Donald Trump’s astonishing march to the Republican presidential nomination has left many conservatives who still value political candidates of strong character with an impossible choice: Support the GOP’s candidate for president, something many of them have done in every election, even though it would severely compromise their principles; or vote for Secretary Hillary Clinton, a concept many consider anathema.

But there is a third option, the inspiration for which is closer than conservative voters may realize.

Donald Trump. (Photo: Michael Vadon, MGNOnline)

Donald Trump’s faults are so obvious at this point that the case against him hardly needs repeating. His public comments are filled with racism and misogyny. He belittles war heroes and the disabled. He proudly states he will commit war crimes like torture and the killing of innocents. He boasts about his serial philandering. He encourages violence against those who disagree with him and has emboldened a wave of white nationalism.


He spins unhinged conspiracy theories about Ted Cruz’s father and President Barack Obama. He grows increasingly cozy with Vladimir Putin and has expressed admiration for Saddam Hussein, Muammar Gaddafi and North Korea, while at the same time suggesting he won’t honor our commitments to NATO.

Meanwhile, many conservative political leaders have deserted their principles to support a man cartoonishly unfit for office.

What are principled conservative voters to do?

Birth of a party
In 1854, a small group of people met in a schoolhouse in Wisconsin. They gathered to form a new political party, a party based on respect for human dignity and unabashed support for the abolition of slavery.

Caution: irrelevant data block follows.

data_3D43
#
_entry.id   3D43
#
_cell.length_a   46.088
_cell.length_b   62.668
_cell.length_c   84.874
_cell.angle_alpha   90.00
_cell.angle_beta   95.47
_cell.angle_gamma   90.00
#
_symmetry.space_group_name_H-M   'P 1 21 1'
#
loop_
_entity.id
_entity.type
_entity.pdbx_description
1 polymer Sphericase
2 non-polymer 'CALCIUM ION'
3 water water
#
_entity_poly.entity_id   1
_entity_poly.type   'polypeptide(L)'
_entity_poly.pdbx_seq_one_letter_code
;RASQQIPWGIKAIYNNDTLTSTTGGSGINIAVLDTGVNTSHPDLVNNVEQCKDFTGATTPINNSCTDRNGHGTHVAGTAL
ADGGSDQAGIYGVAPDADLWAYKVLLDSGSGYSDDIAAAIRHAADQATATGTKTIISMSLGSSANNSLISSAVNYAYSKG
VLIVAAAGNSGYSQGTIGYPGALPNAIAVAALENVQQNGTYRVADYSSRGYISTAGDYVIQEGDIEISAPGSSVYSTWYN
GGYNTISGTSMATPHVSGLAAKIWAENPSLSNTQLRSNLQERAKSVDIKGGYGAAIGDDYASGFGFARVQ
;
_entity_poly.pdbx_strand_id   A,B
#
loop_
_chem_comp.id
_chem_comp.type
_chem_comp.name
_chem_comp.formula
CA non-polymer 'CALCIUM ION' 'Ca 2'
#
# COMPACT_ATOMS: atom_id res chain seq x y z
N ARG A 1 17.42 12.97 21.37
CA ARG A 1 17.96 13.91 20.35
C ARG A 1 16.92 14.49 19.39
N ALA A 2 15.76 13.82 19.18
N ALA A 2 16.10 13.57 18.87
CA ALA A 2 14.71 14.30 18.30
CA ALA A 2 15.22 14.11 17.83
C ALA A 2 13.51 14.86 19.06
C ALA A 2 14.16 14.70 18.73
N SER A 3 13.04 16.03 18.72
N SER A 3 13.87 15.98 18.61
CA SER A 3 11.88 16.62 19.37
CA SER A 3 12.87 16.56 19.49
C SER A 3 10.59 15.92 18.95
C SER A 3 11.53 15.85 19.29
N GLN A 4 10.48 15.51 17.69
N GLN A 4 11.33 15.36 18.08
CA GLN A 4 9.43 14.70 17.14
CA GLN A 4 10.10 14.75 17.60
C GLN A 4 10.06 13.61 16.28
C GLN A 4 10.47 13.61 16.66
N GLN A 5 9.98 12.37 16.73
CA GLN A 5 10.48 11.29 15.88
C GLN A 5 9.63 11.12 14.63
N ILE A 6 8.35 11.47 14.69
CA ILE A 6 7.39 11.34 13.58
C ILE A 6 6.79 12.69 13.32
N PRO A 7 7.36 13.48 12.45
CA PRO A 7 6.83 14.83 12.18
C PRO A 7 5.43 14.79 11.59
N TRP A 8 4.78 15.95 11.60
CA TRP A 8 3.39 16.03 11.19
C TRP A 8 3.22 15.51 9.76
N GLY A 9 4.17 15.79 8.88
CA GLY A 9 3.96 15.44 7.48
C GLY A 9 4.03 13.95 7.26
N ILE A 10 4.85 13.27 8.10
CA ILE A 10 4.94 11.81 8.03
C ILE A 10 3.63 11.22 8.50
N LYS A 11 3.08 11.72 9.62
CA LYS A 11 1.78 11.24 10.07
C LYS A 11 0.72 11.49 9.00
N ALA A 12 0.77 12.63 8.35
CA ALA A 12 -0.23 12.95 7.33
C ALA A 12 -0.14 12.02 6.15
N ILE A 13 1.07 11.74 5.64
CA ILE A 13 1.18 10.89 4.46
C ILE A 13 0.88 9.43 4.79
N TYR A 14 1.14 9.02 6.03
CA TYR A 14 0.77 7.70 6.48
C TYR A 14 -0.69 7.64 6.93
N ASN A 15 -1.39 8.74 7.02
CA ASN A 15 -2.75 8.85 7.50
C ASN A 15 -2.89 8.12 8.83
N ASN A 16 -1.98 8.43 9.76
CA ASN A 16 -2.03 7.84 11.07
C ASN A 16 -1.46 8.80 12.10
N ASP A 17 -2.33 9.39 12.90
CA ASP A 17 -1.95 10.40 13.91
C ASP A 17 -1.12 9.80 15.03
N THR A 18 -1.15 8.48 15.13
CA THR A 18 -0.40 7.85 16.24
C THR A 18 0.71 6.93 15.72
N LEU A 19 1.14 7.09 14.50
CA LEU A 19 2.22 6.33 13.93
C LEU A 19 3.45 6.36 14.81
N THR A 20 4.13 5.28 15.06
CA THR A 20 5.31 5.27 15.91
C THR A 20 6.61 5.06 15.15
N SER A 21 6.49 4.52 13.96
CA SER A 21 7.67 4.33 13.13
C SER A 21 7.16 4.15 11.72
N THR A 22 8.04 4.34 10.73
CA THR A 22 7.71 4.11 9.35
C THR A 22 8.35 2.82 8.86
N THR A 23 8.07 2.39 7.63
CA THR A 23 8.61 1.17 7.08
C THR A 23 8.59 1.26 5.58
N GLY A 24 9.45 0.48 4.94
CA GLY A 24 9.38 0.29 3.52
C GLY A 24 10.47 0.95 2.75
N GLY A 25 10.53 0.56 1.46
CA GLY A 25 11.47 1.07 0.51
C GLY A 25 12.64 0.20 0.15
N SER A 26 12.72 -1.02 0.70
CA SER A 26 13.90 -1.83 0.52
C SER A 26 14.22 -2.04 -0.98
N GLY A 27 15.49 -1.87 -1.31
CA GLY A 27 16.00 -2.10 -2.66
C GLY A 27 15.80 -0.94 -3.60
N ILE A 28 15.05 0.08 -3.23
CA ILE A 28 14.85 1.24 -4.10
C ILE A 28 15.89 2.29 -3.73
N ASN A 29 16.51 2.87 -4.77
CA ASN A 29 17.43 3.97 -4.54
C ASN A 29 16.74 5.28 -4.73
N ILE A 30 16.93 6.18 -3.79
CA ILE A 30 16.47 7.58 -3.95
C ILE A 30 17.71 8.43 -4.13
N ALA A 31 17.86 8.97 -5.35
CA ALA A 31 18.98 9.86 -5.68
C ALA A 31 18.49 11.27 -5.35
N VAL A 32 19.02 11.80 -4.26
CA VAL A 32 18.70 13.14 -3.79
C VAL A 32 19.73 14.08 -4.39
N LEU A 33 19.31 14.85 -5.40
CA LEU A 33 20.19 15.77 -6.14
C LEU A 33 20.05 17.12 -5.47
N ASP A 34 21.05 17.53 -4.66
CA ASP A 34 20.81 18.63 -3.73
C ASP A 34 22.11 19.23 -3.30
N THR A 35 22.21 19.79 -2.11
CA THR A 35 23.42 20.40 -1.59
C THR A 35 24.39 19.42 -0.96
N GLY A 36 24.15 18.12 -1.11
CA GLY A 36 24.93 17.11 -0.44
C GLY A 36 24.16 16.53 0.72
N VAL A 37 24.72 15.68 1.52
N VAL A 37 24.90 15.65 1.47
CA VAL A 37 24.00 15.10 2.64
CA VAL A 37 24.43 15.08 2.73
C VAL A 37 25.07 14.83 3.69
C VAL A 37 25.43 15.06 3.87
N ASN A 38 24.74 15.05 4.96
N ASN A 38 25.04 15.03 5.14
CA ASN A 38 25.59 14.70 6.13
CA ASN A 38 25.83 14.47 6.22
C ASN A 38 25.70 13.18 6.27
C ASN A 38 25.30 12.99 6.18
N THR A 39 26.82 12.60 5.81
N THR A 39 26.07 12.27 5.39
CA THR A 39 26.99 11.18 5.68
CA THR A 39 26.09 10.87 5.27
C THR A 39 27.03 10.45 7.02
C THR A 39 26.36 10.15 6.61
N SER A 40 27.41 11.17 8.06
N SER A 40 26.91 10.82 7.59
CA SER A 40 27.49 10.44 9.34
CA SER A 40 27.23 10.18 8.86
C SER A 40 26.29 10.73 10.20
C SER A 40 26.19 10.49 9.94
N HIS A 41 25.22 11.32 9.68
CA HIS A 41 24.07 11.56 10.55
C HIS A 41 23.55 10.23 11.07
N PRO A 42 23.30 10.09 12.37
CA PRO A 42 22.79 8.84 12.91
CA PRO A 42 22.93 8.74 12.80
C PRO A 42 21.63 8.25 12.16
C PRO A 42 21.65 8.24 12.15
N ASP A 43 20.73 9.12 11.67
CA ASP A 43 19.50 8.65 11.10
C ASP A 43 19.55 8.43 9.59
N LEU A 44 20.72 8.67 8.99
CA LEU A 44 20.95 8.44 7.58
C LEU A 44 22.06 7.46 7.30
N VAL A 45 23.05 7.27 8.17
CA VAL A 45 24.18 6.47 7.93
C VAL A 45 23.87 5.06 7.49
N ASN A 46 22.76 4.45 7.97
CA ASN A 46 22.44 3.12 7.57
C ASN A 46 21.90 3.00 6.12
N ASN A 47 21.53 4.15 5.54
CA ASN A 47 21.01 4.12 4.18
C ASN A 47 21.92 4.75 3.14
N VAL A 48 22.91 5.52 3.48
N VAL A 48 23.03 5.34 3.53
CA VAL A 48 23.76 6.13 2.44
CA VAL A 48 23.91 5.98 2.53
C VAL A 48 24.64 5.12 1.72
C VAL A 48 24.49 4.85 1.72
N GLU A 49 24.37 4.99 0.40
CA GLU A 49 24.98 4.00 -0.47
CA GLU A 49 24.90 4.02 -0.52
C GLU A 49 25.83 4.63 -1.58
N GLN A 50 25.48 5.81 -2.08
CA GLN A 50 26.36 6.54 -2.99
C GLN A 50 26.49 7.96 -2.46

They were primarily disaffected Whigs, but also northern Democrats and others who had grown disillusioned. Convinced that their previous parties no longer represented their ideals, they formed a new one-the Republican Party.

In 1856, with the country on the brink of civil war, the Republican nominee for president was John C. Fremont. As a new party, the Republicans asked like-minded citizens to vote for Fremont, even though their candidate and traditional candidate Millard Fillmore would split the anti-slavery opposition and almost certainly lose, granting the presidency to pro-slavery James Buchanan.

Certainly many felt the same pangs of doubt as today’s conservatives, wondering if their support for Fremont would lead to a Buchanan victory. And it did. But four years later, many of those same voters cast some of the most consequential votes in the history of the United States.

In 1860, they elected Abraham Lincoln and ultimately recognized the great truth of the Declaration of Independence, that all men are created equal.

Conservative opposition to Trump is rising
A small group of committed conservatives opposed to a Trump presidency is already building. But don’t take my word for it; take theirs.

They are Christian intellectuals like Matthew Lee Anderson, founder of Mere Orthodoxy and contributor to Christianity Today. He wrote, “I have supported every Republican presidential candidate in my lifetime. And never before have I been more ready to dissolve that union.”